Helper Council hears address on addresses from GIS chief
Ben Clement is not running for office, but he is campaigning to promote an idea. The county Geographic Information Systems manager thinks the whole county would be better off changing to a single, uniform addressing system.
Having already spoken to the county commission about the idea, he took his case for change to the Helper City Council last Thursday.
As means of addressing, street names and house numbers are not very sensible, he told the council.
The current system of addressing in Carbon County's cities and unincorporated areas is vague, often confusing, and certainly not uniform, he explained. House numbers on one street in Helper, for example, increase by single digits - 1, 3, 5 - while a block away they change by increments of at least 10 - house 57 could be next door to house 71, for example.
Building numbers that increase in one direction on one street decrease in the same direction on another street.
Clement suggested that it is much more sensible to adopt an addressing system based on the centuries-old and proven method of using latitude and longitude.
Global positioning systems can pinpoint locations these days. With that kind of precision, "What's the point of keeping traditional addresses?" he asked.
He projected slides to show what he meant. Because every point on the planet has its own unique latitude and longitude, everything can be expressed in numbers.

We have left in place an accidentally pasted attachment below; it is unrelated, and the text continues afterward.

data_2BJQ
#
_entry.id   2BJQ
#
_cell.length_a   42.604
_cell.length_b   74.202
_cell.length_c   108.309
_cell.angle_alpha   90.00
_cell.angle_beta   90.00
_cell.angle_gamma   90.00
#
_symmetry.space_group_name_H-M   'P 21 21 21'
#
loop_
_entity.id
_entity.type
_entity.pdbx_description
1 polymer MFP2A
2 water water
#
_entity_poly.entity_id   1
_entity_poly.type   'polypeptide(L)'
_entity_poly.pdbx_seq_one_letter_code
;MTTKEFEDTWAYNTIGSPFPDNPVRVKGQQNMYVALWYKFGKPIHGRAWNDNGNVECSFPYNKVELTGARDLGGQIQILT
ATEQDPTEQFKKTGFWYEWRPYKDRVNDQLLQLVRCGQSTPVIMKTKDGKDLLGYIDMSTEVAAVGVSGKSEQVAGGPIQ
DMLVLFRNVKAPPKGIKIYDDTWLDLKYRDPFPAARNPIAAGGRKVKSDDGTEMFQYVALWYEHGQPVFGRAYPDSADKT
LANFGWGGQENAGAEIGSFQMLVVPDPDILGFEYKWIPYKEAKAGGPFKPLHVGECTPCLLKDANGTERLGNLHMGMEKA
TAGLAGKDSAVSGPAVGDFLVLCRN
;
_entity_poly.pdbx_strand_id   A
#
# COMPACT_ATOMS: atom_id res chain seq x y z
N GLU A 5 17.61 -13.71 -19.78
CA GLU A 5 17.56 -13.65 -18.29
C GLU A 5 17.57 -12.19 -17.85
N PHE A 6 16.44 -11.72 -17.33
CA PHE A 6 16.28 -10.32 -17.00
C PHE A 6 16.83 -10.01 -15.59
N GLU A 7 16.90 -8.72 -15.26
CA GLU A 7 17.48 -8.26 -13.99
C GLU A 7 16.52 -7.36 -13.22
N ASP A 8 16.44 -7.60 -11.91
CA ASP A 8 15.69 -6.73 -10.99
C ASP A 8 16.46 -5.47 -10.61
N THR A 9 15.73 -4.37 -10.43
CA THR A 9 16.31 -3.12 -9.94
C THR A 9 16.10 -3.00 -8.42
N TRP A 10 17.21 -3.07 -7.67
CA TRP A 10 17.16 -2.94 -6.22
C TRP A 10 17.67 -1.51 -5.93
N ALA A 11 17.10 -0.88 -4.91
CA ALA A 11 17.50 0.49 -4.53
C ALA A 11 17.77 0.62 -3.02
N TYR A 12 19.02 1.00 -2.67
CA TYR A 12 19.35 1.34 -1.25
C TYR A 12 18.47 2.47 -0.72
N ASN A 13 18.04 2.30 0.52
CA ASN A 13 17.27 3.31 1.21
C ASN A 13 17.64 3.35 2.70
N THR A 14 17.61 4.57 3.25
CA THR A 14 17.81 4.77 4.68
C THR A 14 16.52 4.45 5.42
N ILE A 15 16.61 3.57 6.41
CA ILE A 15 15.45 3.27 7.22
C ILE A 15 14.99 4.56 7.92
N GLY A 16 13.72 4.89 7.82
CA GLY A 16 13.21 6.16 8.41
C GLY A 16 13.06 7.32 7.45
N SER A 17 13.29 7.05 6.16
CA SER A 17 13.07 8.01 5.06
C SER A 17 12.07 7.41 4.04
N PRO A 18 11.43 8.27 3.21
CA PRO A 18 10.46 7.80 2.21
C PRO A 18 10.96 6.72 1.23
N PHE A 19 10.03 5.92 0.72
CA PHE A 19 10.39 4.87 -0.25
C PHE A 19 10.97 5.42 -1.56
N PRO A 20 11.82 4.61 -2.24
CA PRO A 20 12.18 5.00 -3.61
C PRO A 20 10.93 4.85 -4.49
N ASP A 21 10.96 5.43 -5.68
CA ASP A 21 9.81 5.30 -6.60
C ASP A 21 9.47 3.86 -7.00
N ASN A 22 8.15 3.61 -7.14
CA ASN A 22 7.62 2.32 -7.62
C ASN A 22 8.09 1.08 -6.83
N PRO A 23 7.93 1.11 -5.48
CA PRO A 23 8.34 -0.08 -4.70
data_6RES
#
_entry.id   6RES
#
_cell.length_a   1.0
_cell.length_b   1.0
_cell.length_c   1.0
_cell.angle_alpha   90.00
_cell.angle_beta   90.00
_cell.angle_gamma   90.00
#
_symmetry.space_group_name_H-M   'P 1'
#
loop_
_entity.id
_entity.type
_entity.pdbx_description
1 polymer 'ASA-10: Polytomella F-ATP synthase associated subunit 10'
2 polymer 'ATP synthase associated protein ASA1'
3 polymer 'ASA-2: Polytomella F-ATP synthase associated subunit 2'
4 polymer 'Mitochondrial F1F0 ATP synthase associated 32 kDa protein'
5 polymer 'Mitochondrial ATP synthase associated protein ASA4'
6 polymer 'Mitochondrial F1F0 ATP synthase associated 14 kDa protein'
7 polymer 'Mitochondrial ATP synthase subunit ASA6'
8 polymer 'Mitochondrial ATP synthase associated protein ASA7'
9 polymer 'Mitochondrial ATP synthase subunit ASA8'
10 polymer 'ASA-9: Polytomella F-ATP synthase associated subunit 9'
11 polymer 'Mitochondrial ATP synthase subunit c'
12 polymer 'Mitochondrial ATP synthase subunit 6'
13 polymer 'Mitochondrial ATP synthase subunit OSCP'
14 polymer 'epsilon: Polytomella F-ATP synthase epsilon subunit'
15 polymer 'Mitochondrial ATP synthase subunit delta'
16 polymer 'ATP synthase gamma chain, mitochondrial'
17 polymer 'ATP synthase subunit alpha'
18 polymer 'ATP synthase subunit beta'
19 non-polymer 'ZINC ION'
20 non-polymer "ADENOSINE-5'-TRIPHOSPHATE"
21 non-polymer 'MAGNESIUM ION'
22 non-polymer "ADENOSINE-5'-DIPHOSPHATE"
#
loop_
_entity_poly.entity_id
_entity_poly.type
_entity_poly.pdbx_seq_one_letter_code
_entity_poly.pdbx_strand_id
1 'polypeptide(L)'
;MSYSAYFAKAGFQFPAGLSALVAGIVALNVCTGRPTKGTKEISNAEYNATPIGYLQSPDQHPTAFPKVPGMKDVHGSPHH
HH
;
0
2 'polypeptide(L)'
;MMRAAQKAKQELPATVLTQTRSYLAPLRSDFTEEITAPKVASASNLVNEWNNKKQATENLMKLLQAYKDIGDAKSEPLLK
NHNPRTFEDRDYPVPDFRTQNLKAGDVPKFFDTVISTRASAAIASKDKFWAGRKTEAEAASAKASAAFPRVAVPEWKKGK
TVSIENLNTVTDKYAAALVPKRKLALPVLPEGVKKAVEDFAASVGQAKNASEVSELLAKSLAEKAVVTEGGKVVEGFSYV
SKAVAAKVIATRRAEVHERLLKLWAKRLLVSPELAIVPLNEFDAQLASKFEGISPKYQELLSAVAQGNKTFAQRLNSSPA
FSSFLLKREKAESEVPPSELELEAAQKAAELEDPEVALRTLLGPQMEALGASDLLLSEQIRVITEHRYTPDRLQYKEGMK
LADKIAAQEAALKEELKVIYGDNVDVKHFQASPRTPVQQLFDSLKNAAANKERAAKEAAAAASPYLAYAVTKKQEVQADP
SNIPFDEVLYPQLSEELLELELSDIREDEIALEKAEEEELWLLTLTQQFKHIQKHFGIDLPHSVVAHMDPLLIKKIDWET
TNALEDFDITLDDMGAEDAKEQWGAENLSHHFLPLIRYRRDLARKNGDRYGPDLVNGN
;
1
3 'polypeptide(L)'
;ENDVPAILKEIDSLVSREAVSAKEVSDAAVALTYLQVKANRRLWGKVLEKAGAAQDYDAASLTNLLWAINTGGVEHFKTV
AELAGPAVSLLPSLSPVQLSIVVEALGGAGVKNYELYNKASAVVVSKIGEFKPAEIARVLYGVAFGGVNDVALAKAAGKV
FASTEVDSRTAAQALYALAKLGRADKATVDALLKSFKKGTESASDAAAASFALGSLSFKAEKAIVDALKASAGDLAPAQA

That would mean degrees and fractions of degrees north or south of the equator, and degrees east or west of the Prime Meridian.
The front door of Helper City Hall, for example, is at 39.6858 degrees North, 110.8544 West.
Taking the last two digits of each number, city hall would have a building number of 5844. Instead of Zip Code, city hall would be in zone 39110, or a combination of degrees north and west.
While this may initially seem more complicated than the simple name and number now in use, it is much easier to use with today's hand-held GPS devices people - including kids - are using more and more, he said.
Clement told the council he is not suggesting that people already in town have to adopt the system, including new numbers on their houses, in a hurry. However, new developments in town would be required to use it.
"If we are early adopters of this system, would dispatch know what we're talking about?" asked Mayor Dean Armstrong.
Clement replied that it would be his job as GIS manager to make sure there was no confusion.
Clement also informed the council that address changes are not unheard of in this county. Price, for example, has already readdressed its streets.
The council did not accept or reject the idea, but will work with Clement to study how it would affect the city.